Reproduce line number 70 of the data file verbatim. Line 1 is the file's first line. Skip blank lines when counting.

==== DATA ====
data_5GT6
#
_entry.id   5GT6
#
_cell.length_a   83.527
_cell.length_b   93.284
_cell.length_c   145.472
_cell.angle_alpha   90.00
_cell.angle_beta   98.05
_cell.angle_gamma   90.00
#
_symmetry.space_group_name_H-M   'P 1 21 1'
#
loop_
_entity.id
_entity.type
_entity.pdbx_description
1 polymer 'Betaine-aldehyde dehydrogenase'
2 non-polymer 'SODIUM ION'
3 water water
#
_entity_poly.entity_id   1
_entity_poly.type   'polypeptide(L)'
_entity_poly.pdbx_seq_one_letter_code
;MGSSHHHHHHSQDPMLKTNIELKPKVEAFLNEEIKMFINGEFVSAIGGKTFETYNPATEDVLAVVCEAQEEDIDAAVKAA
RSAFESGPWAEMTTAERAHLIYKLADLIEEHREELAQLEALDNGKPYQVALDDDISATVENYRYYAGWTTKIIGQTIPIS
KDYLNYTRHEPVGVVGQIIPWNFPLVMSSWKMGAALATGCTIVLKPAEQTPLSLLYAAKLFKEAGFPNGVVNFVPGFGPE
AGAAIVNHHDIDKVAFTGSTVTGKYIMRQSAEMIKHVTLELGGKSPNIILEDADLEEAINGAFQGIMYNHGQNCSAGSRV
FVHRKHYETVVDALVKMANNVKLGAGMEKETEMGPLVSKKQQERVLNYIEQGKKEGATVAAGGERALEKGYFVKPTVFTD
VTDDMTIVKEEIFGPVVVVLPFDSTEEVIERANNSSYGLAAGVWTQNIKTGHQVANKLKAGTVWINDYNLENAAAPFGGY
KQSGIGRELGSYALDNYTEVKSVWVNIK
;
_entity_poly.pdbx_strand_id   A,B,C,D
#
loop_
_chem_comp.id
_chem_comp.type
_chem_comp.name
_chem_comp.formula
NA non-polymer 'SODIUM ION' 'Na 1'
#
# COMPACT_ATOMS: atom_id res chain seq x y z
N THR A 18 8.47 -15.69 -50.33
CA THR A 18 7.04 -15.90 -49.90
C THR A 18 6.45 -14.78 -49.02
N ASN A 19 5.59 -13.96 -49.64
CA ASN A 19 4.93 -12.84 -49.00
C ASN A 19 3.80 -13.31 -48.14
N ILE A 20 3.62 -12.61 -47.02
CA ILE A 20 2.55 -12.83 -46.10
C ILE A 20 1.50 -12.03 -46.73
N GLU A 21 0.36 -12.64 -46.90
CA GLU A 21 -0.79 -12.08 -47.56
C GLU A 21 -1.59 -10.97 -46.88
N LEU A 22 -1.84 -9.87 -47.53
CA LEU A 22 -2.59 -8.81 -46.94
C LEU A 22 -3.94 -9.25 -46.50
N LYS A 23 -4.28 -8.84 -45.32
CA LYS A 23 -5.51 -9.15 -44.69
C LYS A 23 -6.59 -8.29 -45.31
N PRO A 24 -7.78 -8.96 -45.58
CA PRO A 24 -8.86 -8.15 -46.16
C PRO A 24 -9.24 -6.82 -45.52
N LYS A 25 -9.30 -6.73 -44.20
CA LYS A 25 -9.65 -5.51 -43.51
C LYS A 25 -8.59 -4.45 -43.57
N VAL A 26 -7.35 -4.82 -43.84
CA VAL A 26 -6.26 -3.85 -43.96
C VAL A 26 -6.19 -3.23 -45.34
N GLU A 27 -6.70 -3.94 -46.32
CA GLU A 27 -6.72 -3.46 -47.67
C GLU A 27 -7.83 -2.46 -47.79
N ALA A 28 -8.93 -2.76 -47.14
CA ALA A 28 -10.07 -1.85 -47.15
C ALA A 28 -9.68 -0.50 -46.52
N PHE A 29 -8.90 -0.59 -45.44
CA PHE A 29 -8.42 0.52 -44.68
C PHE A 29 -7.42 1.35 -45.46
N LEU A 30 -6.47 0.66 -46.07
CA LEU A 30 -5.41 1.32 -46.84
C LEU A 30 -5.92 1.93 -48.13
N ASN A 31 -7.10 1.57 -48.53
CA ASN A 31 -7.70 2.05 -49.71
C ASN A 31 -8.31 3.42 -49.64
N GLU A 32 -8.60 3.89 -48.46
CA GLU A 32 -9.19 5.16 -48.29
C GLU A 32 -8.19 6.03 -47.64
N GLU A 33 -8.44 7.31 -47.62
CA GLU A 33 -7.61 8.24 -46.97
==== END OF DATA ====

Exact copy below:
N GLU A 27 -6.70 -3.94 -46.32